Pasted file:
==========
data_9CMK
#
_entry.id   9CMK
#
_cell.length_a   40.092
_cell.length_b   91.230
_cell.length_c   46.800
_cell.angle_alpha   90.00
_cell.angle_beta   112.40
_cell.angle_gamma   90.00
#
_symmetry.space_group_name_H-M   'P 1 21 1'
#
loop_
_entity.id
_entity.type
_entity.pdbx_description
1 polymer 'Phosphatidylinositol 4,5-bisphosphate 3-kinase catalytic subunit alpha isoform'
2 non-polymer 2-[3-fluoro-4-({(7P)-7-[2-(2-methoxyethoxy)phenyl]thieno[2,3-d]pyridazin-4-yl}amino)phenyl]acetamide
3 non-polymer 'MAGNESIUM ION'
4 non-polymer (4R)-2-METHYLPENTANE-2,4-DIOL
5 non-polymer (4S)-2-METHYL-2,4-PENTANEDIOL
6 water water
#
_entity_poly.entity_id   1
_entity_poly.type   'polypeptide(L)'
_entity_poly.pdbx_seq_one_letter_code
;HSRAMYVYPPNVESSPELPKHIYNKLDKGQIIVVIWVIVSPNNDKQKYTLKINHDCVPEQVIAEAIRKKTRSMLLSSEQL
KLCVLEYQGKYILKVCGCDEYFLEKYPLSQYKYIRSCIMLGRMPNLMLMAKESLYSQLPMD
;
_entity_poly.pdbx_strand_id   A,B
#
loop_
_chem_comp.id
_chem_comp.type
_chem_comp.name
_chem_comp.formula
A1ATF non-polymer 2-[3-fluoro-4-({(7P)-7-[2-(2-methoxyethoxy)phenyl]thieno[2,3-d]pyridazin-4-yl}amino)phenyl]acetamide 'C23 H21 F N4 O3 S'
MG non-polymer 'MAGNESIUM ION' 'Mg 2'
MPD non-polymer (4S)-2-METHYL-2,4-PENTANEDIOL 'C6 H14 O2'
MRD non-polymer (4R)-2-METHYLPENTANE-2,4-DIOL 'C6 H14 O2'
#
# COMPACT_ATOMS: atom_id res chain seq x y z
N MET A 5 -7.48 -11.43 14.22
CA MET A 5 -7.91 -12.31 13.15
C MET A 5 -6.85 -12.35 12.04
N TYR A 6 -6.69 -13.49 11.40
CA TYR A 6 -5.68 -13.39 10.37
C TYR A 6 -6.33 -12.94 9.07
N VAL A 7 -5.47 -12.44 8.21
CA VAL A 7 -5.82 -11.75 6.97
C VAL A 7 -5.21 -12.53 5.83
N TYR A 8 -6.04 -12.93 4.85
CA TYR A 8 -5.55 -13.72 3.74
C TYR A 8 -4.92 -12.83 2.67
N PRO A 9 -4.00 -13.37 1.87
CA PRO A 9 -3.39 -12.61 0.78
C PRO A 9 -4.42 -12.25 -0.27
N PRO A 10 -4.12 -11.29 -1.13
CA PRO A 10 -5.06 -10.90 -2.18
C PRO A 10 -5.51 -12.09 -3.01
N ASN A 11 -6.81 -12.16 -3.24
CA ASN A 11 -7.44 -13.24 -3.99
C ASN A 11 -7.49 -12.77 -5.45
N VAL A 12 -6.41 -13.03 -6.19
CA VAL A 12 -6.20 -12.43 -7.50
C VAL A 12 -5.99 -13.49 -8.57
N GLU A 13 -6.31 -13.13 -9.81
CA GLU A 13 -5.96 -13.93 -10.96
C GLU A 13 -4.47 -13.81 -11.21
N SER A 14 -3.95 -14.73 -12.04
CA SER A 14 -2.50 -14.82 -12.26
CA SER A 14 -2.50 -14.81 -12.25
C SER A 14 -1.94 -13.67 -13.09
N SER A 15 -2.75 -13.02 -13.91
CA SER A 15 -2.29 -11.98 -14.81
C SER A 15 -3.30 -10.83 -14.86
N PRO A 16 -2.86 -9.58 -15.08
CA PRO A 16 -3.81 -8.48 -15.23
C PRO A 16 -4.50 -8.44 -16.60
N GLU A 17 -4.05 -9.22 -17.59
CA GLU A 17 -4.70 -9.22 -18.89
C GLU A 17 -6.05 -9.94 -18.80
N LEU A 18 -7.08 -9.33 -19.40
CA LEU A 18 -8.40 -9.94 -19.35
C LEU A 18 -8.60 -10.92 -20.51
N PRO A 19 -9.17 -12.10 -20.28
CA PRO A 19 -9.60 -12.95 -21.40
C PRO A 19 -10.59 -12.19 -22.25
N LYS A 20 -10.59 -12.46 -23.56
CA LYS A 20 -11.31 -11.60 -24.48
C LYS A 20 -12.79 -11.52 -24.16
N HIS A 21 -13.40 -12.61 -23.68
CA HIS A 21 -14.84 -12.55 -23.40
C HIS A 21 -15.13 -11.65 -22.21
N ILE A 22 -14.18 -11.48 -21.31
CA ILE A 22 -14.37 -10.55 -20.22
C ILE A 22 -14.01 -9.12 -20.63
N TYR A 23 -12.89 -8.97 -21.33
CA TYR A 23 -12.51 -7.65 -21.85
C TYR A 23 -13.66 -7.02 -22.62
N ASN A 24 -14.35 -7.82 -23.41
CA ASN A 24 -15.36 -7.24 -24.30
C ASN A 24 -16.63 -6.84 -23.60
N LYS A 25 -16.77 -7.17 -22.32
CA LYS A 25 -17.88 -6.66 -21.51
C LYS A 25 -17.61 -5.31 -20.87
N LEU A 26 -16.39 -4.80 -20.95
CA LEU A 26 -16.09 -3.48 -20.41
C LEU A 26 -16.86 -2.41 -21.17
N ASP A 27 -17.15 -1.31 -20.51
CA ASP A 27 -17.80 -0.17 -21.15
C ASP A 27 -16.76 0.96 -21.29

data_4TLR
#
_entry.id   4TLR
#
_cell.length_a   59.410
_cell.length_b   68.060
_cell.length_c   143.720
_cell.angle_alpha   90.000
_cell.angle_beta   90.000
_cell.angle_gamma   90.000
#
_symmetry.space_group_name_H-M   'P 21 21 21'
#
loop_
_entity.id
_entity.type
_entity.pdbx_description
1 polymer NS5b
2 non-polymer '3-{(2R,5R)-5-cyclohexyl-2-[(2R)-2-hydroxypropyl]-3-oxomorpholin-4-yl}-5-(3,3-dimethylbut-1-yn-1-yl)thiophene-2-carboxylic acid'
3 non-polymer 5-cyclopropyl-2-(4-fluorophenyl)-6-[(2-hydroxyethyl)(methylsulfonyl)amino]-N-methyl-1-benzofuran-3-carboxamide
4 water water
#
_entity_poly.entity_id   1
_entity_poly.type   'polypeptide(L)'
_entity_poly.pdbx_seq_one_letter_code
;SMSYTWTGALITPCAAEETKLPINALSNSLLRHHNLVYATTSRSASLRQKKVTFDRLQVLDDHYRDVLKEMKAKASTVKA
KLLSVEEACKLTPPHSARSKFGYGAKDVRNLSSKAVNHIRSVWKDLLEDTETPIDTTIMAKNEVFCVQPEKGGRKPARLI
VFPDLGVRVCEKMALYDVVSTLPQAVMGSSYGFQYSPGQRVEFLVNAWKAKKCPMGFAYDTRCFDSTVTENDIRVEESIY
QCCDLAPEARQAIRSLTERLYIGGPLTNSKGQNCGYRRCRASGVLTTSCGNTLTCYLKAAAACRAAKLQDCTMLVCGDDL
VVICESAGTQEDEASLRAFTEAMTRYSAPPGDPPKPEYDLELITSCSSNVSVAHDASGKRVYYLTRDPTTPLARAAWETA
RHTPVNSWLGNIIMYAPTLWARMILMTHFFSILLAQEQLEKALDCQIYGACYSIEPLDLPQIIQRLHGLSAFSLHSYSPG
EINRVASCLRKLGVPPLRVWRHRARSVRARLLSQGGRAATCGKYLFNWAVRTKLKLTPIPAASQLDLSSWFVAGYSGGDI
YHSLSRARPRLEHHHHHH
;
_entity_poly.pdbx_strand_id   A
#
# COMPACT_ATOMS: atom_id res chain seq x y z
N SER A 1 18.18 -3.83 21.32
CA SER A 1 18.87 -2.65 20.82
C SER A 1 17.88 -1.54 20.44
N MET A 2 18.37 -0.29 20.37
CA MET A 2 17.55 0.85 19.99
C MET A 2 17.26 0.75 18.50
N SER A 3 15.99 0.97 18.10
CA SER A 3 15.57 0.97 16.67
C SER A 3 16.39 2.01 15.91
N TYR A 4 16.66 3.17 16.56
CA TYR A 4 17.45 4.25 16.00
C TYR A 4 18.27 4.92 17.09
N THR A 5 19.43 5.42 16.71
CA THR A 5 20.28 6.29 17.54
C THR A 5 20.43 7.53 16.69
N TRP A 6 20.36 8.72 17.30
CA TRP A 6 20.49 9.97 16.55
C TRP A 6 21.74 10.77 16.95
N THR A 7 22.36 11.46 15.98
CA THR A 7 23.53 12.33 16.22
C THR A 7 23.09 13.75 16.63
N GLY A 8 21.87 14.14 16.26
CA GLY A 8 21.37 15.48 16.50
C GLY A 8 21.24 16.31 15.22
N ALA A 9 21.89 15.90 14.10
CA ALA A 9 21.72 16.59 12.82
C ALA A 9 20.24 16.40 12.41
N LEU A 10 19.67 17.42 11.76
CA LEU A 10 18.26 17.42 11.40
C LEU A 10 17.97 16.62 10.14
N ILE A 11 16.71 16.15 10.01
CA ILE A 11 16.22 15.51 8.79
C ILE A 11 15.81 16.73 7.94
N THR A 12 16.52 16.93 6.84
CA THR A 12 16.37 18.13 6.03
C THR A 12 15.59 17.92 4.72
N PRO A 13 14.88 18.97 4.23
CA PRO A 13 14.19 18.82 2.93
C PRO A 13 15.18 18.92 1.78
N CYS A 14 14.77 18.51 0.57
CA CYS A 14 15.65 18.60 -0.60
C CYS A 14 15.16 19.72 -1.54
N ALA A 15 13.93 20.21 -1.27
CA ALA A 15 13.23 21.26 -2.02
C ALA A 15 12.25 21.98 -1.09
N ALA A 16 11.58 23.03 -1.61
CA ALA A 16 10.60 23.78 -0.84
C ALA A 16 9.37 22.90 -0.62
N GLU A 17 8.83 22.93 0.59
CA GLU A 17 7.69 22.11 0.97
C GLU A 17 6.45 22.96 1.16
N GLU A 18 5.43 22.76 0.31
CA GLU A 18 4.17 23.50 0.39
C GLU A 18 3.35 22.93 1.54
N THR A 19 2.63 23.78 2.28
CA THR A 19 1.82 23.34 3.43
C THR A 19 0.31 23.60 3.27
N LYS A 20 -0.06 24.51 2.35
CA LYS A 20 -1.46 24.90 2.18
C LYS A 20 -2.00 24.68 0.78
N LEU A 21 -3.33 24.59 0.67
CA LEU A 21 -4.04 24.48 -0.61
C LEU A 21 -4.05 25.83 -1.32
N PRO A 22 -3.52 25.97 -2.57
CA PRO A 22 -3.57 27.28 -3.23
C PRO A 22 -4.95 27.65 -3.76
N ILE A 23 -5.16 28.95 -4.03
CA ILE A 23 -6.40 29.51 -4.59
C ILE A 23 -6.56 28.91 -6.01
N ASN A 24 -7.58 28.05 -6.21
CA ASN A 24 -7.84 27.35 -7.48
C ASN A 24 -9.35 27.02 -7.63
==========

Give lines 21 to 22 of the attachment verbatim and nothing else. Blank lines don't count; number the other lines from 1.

4 non-polymer (4R)-2-METHYLPENTANE-2,4-DIOL
5 non-polymer (4S)-2-METHYL-2,4-PENTANEDIOL